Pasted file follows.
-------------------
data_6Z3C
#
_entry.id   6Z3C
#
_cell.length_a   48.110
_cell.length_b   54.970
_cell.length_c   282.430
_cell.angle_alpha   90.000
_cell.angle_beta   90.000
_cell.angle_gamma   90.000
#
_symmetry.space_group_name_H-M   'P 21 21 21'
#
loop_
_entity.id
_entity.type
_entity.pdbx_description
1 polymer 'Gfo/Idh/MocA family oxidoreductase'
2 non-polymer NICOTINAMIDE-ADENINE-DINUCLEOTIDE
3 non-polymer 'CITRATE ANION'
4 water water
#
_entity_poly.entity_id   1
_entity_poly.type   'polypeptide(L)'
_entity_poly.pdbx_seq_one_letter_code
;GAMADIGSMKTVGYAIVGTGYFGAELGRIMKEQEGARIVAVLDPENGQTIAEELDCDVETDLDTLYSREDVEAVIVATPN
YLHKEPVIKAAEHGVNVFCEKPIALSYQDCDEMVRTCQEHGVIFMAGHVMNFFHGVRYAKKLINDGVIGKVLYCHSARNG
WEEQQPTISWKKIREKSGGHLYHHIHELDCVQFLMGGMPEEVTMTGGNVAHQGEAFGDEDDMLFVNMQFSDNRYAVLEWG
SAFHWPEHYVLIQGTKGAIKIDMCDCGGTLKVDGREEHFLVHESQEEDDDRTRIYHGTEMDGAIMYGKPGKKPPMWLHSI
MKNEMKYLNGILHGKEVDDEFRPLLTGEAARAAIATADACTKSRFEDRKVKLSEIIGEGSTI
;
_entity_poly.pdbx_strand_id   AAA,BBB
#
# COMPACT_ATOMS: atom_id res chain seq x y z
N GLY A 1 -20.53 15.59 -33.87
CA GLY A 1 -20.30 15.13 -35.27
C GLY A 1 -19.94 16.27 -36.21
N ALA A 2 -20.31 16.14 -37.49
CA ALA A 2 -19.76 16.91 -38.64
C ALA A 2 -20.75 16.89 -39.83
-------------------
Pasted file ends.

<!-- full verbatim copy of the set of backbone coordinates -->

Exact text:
data_6Z3C
#
_entry.id   6Z3C
#
_cell.length_a   48.110
_cell.length_b   54.970
_cell.length_c   282.430
_cell.angle_alpha   90.000
_cell.angle_beta   90.000
_cell.angle_gamma   90.000
#
_symmetry.space_group_name_H-M   'P 21 21 21'
#
loop_
_entity.id
_entity.type
_entity.pdbx_description
1 polymer 'Gfo/Idh/MocA family oxidoreductase'
2 non-polymer NICOTINAMIDE-ADENINE-DINUCLEOTIDE
3 non-polymer 'CITRATE ANION'
4 water water
#
_entity_poly.entity_id   1
_entity_poly.type   'polypeptide(L)'
_entity_poly.pdbx_seq_one_letter_code
;GAMADIGSMKTVGYAIVGTGYFGAELGRIMKEQEGARIVAVLDPENGQTIAEELDCDVETDLDTLYSREDVEAVIVATPN
YLHKEPVIKAAEHGVNVFCEKPIALSYQDCDEMVRTCQEHGVIFMAGHVMNFFHGVRYAKKLINDGVIGKVLYCHSARNG
WEEQQPTISWKKIREKSGGHLYHHIHELDCVQFLMGGMPEEVTMTGGNVAHQGEAFGDEDDMLFVNMQFSDNRYAVLEWG
SAFHWPEHYVLIQGTKGAIKIDMCDCGGTLKVDGREEHFLVHESQEEDDDRTRIYHGTEMDGAIMYGKPGKKPPMWLHSI
MKNEMKYLNGILHGKEVDDEFRPLLTGEAARAAIATADACTKSRFEDRKVKLSEIIGEGSTI
;
_entity_poly.pdbx_strand_id   AAA,BBB
#
# COMPACT_ATOMS: atom_id res chain seq x y z
N GLY A 1 -20.53 15.59 -33.87
CA GLY A 1 -20.30 15.13 -35.27
C GLY A 1 -19.94 16.27 -36.21
N ALA A 2 -20.31 16.14 -37.49
CA ALA A 2 -19.76 16.91 -38.64
C ALA A 2 -20.75 16.89 -39.83